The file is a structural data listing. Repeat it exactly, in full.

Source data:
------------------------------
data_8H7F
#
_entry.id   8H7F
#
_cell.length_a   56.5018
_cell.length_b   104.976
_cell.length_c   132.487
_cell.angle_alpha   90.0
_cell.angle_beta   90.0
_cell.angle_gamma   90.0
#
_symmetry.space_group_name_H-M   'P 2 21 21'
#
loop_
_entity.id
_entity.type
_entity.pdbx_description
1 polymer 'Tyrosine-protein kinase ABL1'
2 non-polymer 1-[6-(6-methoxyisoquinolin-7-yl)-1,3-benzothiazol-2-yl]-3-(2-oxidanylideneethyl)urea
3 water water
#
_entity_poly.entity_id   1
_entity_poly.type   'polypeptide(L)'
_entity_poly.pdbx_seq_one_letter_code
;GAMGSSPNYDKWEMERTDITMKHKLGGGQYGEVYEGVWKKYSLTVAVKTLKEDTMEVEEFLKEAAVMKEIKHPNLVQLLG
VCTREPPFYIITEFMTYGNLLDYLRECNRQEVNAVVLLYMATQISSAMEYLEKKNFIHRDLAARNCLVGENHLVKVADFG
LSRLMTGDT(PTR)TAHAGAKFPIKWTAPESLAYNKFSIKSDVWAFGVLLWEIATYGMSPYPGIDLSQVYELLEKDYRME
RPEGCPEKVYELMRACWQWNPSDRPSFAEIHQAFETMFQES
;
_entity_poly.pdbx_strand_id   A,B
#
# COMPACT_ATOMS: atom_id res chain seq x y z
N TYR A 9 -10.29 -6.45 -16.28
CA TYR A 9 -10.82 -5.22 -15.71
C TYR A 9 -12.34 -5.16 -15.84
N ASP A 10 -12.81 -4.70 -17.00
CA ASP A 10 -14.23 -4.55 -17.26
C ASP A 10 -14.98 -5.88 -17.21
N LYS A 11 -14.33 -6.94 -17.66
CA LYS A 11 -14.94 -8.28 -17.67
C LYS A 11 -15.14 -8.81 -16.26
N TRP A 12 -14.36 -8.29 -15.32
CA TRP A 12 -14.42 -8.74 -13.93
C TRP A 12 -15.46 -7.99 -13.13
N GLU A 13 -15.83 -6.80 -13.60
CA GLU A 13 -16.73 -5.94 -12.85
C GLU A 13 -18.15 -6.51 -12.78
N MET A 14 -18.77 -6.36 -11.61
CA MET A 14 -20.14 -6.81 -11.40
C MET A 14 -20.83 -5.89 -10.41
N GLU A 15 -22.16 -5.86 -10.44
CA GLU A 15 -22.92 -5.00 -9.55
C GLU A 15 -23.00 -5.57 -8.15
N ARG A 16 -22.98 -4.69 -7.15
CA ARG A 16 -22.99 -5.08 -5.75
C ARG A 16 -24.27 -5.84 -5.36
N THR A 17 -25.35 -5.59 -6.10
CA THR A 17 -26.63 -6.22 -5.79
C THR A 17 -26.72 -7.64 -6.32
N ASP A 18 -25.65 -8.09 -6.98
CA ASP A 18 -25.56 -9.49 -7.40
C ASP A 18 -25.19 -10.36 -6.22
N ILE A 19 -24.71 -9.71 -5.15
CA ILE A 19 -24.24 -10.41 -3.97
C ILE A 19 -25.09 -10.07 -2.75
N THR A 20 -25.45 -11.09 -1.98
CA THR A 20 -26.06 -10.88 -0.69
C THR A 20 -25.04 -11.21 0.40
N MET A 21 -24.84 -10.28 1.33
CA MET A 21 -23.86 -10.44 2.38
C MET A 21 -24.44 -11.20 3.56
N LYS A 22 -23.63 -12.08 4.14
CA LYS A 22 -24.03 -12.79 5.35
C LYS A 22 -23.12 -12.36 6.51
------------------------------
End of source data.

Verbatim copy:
data_8H7F
#
_entry.id   8H7F
#
_cell.length_a   56.5018
_cell.length_b   104.976
_cell.length_c   132.487
_cell.angle_alpha   90.0
_cell.angle_beta   90.0
_cell.angle_gamma   90.0
#
_symmetry.space_group_name_H-M   'P 2 21 21'
#
loop_
_entity.id
_entity.type
_entity.pdbx_description
1 polymer 'Tyrosine-protein kinase ABL1'
2 non-polymer 1-[6-(6-methoxyisoquinolin-7-yl)-1,3-benzothiazol-2-yl]-3-(2-oxidanylideneethyl)urea
3 water water
#
_entity_poly.entity_id   1
_entity_poly.type   'polypeptide(L)'
_entity_poly.pdbx_seq_one_letter_code
;GAMGSSPNYDKWEMERTDITMKHKLGGGQYGEVYEGVWKKYSLTVAVKTLKEDTMEVEEFLKEAAVMKEIKHPNLVQLLG
VCTREPPFYIITEFMTYGNLLDYLRECNRQEVNAVVLLYMATQISSAMEYLEKKNFIHRDLAARNCLVGENHLVKVADFG
LSRLMTGDT(PTR)TAHAGAKFPIKWTAPESLAYNKFSIKSDVWAFGVLLWEIATYGMSPYPGIDLSQVYELLEKDYRME
RPEGCPEKVYELMRACWQWNPSDRPSFAEIHQAFETMFQES
;
_entity_poly.pdbx_strand_id   A,B
#
# COMPACT_ATOMS: atom_id res chain seq x y z
N TYR A 9 -10.29 -6.45 -16.28
CA TYR A 9 -10.82 -5.22 -15.71
C TYR A 9 -12.34 -5.16 -15.84
N ASP A 10 -12.81 -4.70 -17.00
CA ASP A 10 -14.23 -4.55 -17.26
C ASP A 10 -14.98 -5.88 -17.21
N LYS A 11 -14.33 -6.94 -17.66
CA LYS A 11 -14.94 -8.28 -17.67
C LYS A 11 -15.14 -8.81 -16.26
N TRP A 12 -14.36 -8.29 -15.32
CA TRP A 12 -14.42 -8.74 -13.93
C TRP A 12 -15.46 -7.99 -13.13
N GLU A 13 -15.83 -6.80 -13.60
CA GLU A 13 -16.73 -5.94 -12.85
C GLU A 13 -18.15 -6.51 -12.78
N MET A 14 -18.77 -6.36 -11.61
CA MET A 14 -20.14 -6.81 -11.40
C MET A 14 -20.83 -5.89 -10.41
N GLU A 15 -22.16 -5.86 -10.44
CA GLU A 15 -22.92 -5.00 -9.55
C GLU A 15 -23.00 -5.57 -8.15
N ARG A 16 -22.98 -4.69 -7.15
CA ARG A 16 -22.99 -5.08 -5.75
C ARG A 16 -24.27 -5.84 -5.36
N THR A 17 -25.35 -5.59 -6.10
CA THR A 17 -26.63 -6.22 -5.79
C THR A 17 -26.72 -7.64 -6.32
N ASP A 18 -25.65 -8.09 -6.98
CA ASP A 18 -25.56 -9.49 -7.40
C ASP A 18 -25.19 -10.36 -6.22
N ILE A 19 -24.71 -9.71 -5.15
CA ILE A 19 -24.24 -10.41 -3.97
C ILE A 19 -25.09 -10.07 -2.75
N THR A 20 -25.45 -11.09 -1.98
CA THR A 20 -26.06 -10.88 -0.69
C THR A 20 -25.04 -11.21 0.40
N MET A 21 -24.84 -10.28 1.33
CA MET A 21 -23.86 -10.44 2.38
C MET A 21 -24.44 -11.20 3.56
N LYS A 22 -23.63 -12.08 4.14
CA LYS A 22 -24.03 -12.79 5.35
C LYS A 22 -23.12 -12.36 6.51